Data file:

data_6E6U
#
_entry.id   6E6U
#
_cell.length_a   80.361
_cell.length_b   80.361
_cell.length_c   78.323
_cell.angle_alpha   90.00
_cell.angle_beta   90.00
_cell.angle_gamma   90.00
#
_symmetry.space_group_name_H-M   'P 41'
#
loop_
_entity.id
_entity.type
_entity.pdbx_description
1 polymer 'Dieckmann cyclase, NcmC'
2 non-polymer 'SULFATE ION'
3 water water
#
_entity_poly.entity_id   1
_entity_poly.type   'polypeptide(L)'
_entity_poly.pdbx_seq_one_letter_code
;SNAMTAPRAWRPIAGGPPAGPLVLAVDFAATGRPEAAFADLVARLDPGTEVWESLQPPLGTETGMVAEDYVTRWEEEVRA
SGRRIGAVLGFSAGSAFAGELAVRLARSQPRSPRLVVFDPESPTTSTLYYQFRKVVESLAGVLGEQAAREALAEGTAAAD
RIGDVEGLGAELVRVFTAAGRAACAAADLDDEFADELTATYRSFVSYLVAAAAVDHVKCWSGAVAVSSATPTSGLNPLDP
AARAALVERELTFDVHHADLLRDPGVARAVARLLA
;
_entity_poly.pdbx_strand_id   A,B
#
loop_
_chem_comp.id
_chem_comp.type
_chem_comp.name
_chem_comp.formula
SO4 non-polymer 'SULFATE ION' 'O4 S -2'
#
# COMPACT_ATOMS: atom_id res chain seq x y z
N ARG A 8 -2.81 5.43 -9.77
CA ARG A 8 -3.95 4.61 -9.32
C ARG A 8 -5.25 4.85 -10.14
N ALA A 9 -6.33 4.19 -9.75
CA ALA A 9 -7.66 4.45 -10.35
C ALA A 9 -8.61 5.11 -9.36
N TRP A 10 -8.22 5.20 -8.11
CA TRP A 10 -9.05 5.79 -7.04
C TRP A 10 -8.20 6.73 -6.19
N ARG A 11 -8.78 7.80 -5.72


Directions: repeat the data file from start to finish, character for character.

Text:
data_6E6U
#
_entry.id   6E6U
#
_cell.length_a   80.361
_cell.length_b   80.361
_cell.length_c   78.323
_cell.angle_alpha   90.00
_cell.angle_beta   90.00
_cell.angle_gamma   90.00
#
_symmetry.space_group_name_H-M   'P 41'
#
loop_
_entity.id
_entity.type
_entity.pdbx_description
1 polymer 'Dieckmann cyclase, NcmC'
2 non-polymer 'SULFATE ION'
3 water water
#
_entity_poly.entity_id   1
_entity_poly.type   'polypeptide(L)'
_entity_poly.pdbx_seq_one_letter_code
;SNAMTAPRAWRPIAGGPPAGPLVLAVDFAATGRPEAAFADLVARLDPGTEVWESLQPPLGTETGMVAEDYVTRWEEEVRA
SGRRIGAVLGFSAGSAFAGELAVRLARSQPRSPRLVVFDPESPTTSTLYYQFRKVVESLAGVLGEQAAREALAEGTAAAD
RIGDVEGLGAELVRVFTAAGRAACAAADLDDEFADELTATYRSFVSYLVAAAAVDHVKCWSGAVAVSSATPTSGLNPLDP
AARAALVERELTFDVHHADLLRDPGVARAVARLLA
;
_entity_poly.pdbx_strand_id   A,B
#
loop_
_chem_comp.id
_chem_comp.type
_chem_comp.name
_chem_comp.formula
SO4 non-polymer 'SULFATE ION' 'O4 S -2'
#
# COMPACT_ATOMS: atom_id res chain seq x y z
N ARG A 8 -2.81 5.43 -9.77
CA ARG A 8 -3.95 4.61 -9.32
C ARG A 8 -5.25 4.85 -10.14
N ALA A 9 -6.33 4.19 -9.75
CA ALA A 9 -7.66 4.45 -10.35
C ALA A 9 -8.61 5.11 -9.36
N TRP A 10 -8.22 5.20 -8.11
CA TRP A 10 -9.05 5.79 -7.04
C TRP A 10 -8.20 6.73 -6.19
N ARG A 11 -8.78 7.80 -5.72